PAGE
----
May 15, 2018
National Institutes of Health (May 15, 2018): Mediterranean Diet May Slow Development of Alzheimer’s Disease
Alzheimer’s disease is the most common type of dementia that occurs with aging. Experts estimate that more than 5 million Americans are currently living with the disease. But scientists know little about what lifestyle factors might protect people against developing Alzheimer’s disease. They do know that brain changes associated with the disease can occur decades before symptoms are seen.
May 14, 2018
Japan Times (May 13, 2018): Japan’s Employers Improving Support for Workers with Early-Onset Dementia
Katsushi Oshiro, 43, a former salesman diagnosed with early-onset dementia, takes a bus to the car dealership where he works four days a week, being careful to view his commuting route using photos and a map to avoid getting lost.
Oshiro found out about his illness three years ago, but instead of being forced to quietly retire - as is often the case with people who develop the illness - his Toyota outlet in Naha, Okinawa Prefecture, transferred him to a car-washing position.
April 25, 2018
A Harvard epidemiologist offered some good news amid the doom and gloom that generally surrounds discussions of Alzheimer’s disease. Its incidence - the number of people diagnosed annually - has fallen substantially in recent years.
April 24, 2018
The MIT Museum will present The Beautiful Brain: The Drawings of Santiago Ramón y Cajal (May 3, 2018 – December 31, 2018). This traveling exhibition is the first major presentation of Spanish neuroscientist Santiago Ramón y Cajal’s pioneering drawings of the brain and brain cells, and also features contemporary visualizations that illuminate the impact of Cajal’s early work on modern day neuroscience.
April 17, 2018
A project called Artrip is giving people with dementia a creative outlet via art appreciation groups. Yoko Hayashi, a representative of the non-profit organization Arts Alive, says people with dementia speak their minds freely and often lead the discussions.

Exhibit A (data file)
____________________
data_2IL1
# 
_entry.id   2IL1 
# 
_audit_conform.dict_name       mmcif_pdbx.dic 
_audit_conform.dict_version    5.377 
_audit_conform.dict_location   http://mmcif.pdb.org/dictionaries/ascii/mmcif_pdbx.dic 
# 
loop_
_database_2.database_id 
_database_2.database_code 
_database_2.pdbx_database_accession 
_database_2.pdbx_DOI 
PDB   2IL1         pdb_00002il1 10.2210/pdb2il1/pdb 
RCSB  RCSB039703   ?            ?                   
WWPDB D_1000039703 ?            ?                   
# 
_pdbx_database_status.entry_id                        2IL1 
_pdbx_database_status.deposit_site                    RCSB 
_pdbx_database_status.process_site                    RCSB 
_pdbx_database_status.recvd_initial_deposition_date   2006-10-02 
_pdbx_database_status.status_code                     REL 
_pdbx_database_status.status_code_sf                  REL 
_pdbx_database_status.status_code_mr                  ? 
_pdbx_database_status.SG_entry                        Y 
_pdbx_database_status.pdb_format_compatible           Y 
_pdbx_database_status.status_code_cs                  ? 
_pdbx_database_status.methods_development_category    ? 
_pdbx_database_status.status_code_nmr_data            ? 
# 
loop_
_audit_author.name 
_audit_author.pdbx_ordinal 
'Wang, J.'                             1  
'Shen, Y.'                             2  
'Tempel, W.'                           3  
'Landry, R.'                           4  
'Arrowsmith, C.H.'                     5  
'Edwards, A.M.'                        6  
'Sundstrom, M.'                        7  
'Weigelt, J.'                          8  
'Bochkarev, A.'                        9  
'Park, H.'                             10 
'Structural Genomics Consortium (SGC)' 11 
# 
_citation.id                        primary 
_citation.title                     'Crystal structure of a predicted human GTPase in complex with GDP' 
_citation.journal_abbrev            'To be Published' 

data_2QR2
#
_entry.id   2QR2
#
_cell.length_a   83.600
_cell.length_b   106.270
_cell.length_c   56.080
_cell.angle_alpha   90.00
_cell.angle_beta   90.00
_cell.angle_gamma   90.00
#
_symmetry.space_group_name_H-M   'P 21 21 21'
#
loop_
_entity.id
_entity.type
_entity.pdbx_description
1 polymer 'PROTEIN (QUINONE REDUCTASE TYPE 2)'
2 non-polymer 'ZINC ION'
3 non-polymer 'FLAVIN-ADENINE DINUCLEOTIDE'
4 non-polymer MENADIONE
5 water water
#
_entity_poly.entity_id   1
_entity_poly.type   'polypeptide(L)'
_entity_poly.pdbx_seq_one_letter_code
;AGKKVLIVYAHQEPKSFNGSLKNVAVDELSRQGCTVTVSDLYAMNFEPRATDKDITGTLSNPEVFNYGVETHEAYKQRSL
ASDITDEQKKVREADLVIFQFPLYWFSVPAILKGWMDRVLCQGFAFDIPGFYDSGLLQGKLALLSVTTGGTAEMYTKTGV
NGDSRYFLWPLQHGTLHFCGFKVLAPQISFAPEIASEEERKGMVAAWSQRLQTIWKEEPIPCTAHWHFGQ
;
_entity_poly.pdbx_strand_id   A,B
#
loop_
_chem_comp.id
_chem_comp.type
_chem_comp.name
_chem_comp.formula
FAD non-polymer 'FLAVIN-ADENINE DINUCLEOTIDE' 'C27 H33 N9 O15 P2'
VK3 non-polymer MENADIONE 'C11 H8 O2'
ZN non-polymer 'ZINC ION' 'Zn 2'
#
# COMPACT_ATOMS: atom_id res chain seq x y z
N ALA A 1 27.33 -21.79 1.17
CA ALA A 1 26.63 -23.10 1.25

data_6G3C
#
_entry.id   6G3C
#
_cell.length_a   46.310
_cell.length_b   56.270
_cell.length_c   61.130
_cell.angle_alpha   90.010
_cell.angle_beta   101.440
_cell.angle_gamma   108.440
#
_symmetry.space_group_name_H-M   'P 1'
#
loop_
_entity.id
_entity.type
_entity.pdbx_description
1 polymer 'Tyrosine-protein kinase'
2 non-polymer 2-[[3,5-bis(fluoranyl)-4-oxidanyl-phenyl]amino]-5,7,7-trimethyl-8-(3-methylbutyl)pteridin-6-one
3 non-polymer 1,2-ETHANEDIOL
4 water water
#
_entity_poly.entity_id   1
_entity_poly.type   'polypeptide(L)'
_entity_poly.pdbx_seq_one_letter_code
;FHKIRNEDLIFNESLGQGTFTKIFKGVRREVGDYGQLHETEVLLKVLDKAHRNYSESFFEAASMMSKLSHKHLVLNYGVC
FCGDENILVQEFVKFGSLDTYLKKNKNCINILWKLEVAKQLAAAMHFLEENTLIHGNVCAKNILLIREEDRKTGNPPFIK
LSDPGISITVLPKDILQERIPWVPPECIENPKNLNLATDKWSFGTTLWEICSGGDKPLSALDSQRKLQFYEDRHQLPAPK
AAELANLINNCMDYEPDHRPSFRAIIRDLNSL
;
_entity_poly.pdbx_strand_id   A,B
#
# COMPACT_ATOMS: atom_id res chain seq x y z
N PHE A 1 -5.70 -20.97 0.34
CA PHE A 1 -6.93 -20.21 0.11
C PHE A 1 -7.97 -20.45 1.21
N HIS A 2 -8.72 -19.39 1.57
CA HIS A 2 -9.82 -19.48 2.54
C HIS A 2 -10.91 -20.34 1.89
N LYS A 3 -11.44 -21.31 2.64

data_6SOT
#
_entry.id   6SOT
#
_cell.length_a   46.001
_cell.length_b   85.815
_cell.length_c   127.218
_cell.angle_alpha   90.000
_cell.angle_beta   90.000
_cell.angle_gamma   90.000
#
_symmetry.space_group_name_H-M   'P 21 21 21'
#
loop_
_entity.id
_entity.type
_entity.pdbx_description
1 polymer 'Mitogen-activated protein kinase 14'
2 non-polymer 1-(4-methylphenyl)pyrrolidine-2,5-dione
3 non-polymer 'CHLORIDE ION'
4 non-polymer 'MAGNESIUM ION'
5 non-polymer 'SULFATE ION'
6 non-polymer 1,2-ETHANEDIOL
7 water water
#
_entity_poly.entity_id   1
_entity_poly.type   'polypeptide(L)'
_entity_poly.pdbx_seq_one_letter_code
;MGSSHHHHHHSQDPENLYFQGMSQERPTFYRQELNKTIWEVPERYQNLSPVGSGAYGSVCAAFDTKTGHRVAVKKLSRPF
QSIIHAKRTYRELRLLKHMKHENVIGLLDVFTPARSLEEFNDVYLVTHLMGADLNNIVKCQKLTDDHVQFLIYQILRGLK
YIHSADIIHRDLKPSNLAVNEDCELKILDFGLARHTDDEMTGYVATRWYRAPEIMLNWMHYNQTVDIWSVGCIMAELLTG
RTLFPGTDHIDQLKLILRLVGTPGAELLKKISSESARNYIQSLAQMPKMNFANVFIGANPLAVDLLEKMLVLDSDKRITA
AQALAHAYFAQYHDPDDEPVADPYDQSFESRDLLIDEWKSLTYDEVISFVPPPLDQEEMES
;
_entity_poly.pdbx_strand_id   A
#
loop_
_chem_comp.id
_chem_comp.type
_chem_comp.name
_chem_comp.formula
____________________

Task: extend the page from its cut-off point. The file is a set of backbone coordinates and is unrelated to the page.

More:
April 16, 2018
Patients with Alzheimer’s disease and other forms of dementia commonly experience sundown syndrome: a sudden worsening of confusion, agitation and aggression at the end of the day.
This daily pattern suggested that sundowning, as the phenomenon is also known, may be governed by the body’s internal biological clock. Synchronized by light and darkness, the circadian clock exerts control over wake/sleep cycles, body temperature, digestion, hormonal cycles and other physiological and behavior patterns. Whether the circadian clock regulated aggressive behavior was unknown
April 12, 2018
I remember the bag from my childhood. Transparent and oblong, just large enough to fit a handful of papers, a few essentials, and a plastic brain.
April 10, 2018
Fortune (April 10, 2018): Researchers Just Proposed a Radical New Way of Defining Alzheimer's. Could It Lead to Better Drugs?
Alzheimer’s has long been one of the heaviest therapeutic albatrosses slung round drug developers’ necks.
April 4, 2018
Rochelle Youner, who lives at the Hebrew Home at Riverdale, a nursing home in the Bronx, walked up to a kiosk in a common area of the home’s first floor and pressed a button below a small icon depicting a baseball glove.
“That’s the real stuff — that’s a mitt, all right,” Ms. Youner, 80, said, smelling the leathery fragrance emitted from the kiosk, which attempts to bring the ballpark, or at least the smell of it, to the residents.
April 3, 2018
PR NewsWire (April 3, 2018): Lewy Body Dementia Association Announces 24 Research Centers of Excellence
The Lewy Body Dementia Association (LBDA), the leading advocacy group dedicated to raising awareness and advancing research about Lewy body dementia (LBD), announced today the launch of the LBDA Research Centers of Excellence (RCOE). This collaboration features 24 preeminent academic medical research centers across the United States, coordinated by Mayo Clinic.